During a series of town hall meetings hosted on Salt Spring, Galiano, Mayne and Pender Islands and in Sidney, I answered many questions about the political events of this past summer and the Confidence and Supply Agreement that I signed with the provincial government.
For the first time in decades we have a minority government in B.C. It has been called a “grand experiment” and while this arrangement may be new to B.C. politics, this “experiment” is little different than the countless number of personal interactions and business transactions that occur every day.
The Confidence and Supply Agreement provides stability for the provincial government and provides a framework for a strong working relationship between members in the Legislative Assembly. While a novel concept in B.C. politics, the Agreement is in fact very similar to a joint venture partnership used by businesses who want to bring their expertise together to deliver a product or service. The Confidence and Supply Agreement is founded on five words: “Good faith and no surprises.”
This is the minimum requirement of any healthy relationship. To give meaning to these words, all parties to the agreement are essentially agreeing to communicate with each other. In my opinion, that is necessary for good governance.
When we lack the collaboration and communication necessary to create policy that is a well-informed pursuit of effective solutions, we fail our constituents.
During the election, policy promises were made by every party. If one party had won a majority they would have been able to execute their plan with little to no collaboration or accountability. However, the election produced a minority government where collaboration is now required to ensure stability for British Columbians. As such, the Confidence and Supply Agreement provides new reference points for these campaign promises.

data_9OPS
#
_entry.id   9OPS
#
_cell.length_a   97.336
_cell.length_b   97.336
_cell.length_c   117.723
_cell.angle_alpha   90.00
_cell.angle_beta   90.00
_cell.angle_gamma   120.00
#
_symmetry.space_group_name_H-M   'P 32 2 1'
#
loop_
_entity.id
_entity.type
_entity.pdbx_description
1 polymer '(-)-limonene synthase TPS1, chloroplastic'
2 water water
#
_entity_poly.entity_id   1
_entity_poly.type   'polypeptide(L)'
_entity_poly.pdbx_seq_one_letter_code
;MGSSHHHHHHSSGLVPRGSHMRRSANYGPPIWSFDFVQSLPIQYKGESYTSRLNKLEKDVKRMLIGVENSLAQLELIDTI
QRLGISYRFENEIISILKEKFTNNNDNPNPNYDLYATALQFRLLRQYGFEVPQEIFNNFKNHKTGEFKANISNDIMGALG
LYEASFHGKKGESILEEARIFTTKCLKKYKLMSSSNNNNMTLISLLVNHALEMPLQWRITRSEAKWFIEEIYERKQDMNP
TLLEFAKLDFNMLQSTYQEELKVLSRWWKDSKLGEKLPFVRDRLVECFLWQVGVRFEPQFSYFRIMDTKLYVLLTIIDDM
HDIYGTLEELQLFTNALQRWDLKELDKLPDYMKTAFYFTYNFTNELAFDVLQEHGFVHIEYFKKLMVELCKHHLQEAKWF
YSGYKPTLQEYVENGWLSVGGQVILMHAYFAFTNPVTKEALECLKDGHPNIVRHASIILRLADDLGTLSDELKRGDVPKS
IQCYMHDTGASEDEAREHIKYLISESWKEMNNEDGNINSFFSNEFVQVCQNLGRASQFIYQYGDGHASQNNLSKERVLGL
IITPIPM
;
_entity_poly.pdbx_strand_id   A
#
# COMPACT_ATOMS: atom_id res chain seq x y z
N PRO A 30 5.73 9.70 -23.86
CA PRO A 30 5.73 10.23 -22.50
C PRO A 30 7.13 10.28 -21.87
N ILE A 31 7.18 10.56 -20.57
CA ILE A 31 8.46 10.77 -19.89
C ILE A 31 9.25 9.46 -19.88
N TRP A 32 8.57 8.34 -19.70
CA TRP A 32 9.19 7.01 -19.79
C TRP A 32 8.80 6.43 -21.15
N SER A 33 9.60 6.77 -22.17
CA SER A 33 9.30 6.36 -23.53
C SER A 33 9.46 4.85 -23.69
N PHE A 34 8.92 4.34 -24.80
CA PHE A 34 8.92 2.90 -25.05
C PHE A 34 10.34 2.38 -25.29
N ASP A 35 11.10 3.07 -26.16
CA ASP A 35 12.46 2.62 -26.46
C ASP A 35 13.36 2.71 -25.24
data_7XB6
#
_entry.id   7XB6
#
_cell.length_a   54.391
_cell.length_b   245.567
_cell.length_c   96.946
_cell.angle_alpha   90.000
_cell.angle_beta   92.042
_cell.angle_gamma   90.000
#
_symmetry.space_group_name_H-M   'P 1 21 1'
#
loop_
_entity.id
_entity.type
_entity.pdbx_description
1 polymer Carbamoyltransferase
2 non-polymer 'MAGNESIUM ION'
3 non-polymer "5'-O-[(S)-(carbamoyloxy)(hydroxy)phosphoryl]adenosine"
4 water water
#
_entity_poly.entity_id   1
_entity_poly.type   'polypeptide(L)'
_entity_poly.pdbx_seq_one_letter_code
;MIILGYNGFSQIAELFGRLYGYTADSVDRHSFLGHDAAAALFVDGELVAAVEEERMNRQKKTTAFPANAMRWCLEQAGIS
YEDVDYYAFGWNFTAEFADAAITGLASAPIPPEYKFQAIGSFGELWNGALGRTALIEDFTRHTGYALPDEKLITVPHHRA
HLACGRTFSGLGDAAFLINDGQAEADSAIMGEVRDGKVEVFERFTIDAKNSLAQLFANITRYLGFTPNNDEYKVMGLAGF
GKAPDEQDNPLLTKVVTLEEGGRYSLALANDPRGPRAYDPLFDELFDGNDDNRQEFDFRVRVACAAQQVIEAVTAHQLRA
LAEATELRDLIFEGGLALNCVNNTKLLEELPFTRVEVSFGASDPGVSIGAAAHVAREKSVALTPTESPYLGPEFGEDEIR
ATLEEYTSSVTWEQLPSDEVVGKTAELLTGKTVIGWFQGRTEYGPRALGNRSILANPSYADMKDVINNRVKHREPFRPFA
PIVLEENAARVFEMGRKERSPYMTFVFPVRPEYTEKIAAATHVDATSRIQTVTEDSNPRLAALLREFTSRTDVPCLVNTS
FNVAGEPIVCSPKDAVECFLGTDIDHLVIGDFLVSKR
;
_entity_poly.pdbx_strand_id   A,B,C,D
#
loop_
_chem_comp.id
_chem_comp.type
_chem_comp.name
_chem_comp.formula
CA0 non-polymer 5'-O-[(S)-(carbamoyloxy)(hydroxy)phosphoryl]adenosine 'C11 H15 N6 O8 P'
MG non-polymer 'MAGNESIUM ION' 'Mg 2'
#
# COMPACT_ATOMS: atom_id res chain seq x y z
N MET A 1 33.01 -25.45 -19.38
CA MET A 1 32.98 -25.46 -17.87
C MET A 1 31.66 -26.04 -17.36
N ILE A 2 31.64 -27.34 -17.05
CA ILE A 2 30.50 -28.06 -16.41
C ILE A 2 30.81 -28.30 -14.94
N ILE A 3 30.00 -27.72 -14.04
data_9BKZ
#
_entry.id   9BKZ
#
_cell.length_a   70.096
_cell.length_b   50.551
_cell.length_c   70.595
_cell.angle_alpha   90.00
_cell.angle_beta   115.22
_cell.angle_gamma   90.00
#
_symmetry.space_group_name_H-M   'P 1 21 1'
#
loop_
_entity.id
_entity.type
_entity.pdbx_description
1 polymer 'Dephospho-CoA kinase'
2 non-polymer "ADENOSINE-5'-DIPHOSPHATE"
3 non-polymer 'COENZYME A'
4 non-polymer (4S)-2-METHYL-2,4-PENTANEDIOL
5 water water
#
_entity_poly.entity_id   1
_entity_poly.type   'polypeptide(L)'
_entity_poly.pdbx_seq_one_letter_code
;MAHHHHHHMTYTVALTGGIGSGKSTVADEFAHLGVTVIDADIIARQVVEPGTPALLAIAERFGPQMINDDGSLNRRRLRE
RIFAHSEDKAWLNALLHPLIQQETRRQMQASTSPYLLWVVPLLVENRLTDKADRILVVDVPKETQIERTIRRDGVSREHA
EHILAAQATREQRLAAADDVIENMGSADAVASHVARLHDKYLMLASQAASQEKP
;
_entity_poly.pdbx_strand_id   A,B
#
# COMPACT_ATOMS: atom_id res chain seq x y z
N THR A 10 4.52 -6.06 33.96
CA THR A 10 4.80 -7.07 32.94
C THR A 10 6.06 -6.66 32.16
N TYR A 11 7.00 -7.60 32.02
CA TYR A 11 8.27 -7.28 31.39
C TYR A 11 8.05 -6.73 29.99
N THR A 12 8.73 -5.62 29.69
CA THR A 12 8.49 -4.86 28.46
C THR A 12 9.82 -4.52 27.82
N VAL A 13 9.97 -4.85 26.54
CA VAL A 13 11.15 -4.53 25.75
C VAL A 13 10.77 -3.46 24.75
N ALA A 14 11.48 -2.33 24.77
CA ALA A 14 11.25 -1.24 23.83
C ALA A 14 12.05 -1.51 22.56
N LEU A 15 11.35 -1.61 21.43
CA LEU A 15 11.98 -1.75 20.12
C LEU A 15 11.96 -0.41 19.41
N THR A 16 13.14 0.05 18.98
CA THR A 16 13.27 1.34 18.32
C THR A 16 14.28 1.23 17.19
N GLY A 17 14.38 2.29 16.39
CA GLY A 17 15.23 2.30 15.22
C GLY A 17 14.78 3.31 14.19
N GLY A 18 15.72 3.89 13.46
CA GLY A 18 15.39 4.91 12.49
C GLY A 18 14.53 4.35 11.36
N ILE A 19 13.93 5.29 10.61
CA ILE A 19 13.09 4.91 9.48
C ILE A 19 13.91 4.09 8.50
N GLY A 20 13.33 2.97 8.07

In the terms highlighted in the Agreement, the signatories agreed to commit to certain public policy directions. Where the Agreement is silent on a particular area or policy, then the reference point is the government’s platform and the B.C. Green Caucus will determine its support on an issue-by-issue basis.
With a working relationship founded on “good faith and no surprises,” disagreements and differences are open for discussion and broad consultation and the provincial government will be successful only if we are openly communicating with each other.
Just as our social and business interactions require negotiation and compromise, so does a minority government wishing to achieve positive public policy outcomes.
Relationships are work. They require trust and deep commitment to communicate with each other and respect differences. This opportunity is open to all 87 Member of the Legislature that embrace this approach.
Adam Olsen, MLA
Saanich North and the Islands